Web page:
This study on Qualitative Interpretation of recently acquired aeromagnetic data of Naraguta, sheet 168 was aimed at analysing and interpreting the data, identifying the subsurface structures and the mineralized zones. Using some software packages, the data was analysed using the following processes; Total Magnetic Intensity (TMI), Reduced-To-Equator (RTE), Upward Continuation and First Vertical Derivative (FVD). Results from the analysis show that the magnetic intensity range for TMI map varies from -696.9 to 599.2 nT/m, RTE varies from -430.1 to 346.4 nT/m both showing anomalies in circular to near circular closures which could be associated with granitic intrusions, long narrow features which could be dykes or long ore bodies and dislocations which could be due to subsurface fractures. Upward continuation map at 3 km deep revealed a basement trending mostly in the NE-SW and ENE-WSW directions with the latter being the major trend direction. The first vertical derivative sharpened the anomaly edges which were extracted to produce the lineament map and to obtain the rose plot. The rose plot shows the dominant lineament trend to be in the NE-SW direction. Finally, the analytic signal maxima may represent the edges of circular, elliptical or polygonal porphyritic ring dykes that characterize many of the complexes in the study area. Comparison of this study with previous research done using an old data of Naraguta sheet 168, shows similarities with few differences noticed especially in the TMI map which may be attributed to sophistication in equipment used or the effects of temporal variation on the geomagnetic field of the earth which helped in making visible anomalies that were hidden in the former data of Naraguta sheet 168.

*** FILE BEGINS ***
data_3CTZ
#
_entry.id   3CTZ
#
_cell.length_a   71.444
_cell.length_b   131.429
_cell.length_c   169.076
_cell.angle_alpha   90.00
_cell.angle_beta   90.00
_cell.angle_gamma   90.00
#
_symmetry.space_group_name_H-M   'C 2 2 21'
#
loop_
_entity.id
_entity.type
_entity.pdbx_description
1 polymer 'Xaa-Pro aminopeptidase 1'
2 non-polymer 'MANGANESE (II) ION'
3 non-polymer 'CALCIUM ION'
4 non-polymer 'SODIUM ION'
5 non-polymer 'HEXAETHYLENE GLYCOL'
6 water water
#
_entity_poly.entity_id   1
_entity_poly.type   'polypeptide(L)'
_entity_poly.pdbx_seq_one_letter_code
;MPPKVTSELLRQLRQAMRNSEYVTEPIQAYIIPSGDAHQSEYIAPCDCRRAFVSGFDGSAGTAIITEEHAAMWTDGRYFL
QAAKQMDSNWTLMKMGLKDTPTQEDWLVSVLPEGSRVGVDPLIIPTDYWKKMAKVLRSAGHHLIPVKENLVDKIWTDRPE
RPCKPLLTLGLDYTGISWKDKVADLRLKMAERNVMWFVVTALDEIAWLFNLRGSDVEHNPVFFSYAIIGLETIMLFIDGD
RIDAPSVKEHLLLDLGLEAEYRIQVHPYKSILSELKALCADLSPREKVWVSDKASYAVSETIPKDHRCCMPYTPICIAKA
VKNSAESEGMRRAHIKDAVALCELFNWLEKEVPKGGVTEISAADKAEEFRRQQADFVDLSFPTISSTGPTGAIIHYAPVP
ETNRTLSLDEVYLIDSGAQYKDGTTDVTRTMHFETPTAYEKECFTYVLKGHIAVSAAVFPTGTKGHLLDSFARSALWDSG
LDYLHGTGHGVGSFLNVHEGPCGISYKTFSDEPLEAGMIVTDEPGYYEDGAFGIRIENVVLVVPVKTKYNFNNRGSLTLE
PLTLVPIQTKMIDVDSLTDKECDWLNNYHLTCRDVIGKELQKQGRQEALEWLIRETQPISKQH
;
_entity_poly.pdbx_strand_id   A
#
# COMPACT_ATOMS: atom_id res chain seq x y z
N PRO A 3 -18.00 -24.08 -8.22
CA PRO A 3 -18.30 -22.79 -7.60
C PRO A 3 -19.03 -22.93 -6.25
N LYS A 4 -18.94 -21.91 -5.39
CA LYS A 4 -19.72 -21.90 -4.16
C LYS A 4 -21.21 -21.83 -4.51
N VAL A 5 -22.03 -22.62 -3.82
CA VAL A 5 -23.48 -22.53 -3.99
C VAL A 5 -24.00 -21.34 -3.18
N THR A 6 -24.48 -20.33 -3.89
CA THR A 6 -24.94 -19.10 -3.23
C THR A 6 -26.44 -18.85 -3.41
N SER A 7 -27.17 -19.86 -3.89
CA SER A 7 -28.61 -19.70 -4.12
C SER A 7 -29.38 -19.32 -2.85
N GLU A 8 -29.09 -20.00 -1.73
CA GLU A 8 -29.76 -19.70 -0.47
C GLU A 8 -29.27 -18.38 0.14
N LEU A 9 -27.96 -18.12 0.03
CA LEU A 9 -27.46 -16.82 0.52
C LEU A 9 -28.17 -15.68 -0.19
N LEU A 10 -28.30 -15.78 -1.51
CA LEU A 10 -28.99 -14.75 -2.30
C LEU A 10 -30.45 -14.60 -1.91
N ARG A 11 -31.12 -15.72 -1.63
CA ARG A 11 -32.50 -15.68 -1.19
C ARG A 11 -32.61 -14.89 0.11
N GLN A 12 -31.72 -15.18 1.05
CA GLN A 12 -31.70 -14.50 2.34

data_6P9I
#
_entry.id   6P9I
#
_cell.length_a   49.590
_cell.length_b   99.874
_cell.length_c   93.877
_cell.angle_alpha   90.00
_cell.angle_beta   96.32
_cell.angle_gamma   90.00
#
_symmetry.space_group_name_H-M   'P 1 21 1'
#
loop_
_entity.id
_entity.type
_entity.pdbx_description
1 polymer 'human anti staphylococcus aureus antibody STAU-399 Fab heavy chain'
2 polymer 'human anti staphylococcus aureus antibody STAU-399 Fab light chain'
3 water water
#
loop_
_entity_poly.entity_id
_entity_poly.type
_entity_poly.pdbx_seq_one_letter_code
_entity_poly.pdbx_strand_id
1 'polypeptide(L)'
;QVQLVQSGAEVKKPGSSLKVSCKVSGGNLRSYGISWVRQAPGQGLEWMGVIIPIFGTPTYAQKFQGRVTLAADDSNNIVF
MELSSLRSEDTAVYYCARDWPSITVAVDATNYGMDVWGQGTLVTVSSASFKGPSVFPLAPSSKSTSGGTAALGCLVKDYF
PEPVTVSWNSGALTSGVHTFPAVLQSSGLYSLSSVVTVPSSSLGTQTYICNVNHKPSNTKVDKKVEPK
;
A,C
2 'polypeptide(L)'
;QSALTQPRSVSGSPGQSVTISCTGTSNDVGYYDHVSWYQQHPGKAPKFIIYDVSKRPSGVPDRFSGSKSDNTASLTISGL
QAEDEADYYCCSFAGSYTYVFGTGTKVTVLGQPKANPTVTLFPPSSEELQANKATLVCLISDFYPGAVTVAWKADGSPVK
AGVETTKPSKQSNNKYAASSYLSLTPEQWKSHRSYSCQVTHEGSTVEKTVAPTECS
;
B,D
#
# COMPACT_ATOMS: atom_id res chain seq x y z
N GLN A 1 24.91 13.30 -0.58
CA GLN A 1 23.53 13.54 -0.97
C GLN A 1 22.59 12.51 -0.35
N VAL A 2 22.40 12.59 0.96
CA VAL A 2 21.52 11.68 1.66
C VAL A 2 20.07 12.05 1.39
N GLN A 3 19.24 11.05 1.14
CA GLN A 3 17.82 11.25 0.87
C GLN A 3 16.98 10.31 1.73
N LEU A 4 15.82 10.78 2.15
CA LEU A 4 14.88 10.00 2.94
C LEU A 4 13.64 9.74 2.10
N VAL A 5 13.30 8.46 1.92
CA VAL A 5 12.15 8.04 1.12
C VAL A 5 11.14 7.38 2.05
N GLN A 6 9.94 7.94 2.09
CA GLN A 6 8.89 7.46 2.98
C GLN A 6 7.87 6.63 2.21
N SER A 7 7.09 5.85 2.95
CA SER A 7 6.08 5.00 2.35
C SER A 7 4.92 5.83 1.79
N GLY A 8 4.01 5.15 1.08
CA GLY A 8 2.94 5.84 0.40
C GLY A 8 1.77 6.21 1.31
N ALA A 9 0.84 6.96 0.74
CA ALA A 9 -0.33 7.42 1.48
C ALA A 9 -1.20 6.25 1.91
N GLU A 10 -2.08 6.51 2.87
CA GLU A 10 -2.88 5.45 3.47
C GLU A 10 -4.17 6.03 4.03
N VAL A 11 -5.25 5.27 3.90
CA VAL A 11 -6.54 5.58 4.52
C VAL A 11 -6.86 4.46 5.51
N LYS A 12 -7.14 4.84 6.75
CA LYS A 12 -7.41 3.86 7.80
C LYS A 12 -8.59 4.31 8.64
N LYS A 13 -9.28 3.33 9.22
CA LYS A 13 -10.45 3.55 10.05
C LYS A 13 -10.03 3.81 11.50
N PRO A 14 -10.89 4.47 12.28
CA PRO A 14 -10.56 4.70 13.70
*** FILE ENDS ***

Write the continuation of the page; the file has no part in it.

A study of variability of latent heating rate over West Africa has been done. Results were divided into three categories: mean latent heating rate profiles, monthly time series of mean latent heating rate at four different vertical layers in the atmosphere, and the latitudinal cross section of the mean 4 – 11 km diurnal latent heat distribution.
The data was analysed using seventeen (17) years Tropical Rainfall measurement mission (TRMM) Precipitation Radar (PR) data, of total (convective + stratiform) latent heating, over West Africa.
Strong latent heating rate was observed in the Savannah zone than Guinea and Sahel zones during MAM season, whereas in the JJAS season, latent heating rate was much weaker when compared to MAM season. In JJAS season, the Sahel zone indicated stronger latent heating rate than the other two zones. Sahel had the weakest latent heating rate in MAM, whereas Guinea had the weakest latent heating rate in JJAS.
The first vertical layer (0.5 – 3 km) indicated that latent heating rate dropped sharply in April and August, and there are also bi – modal peak in June and September. With altitude, the bi – modal distribution is sustained in the Savannah zone, but Guinea and Sahel zones gradually change to one – mode. At higher layers, results indicated that Guinea and Sahel are always showing contrasting modes, especially around August.
The 4- 11 km diurnal pattern showed that, during MAM, peak occurrence of latent heating rate is mostly observed during 16 – 23 hours, that is, late in the evening hours. In the case of JJAS, these observed strong latent heating rate are now located above latitude 80N, but occurrence of peak values are sustained at evening hours.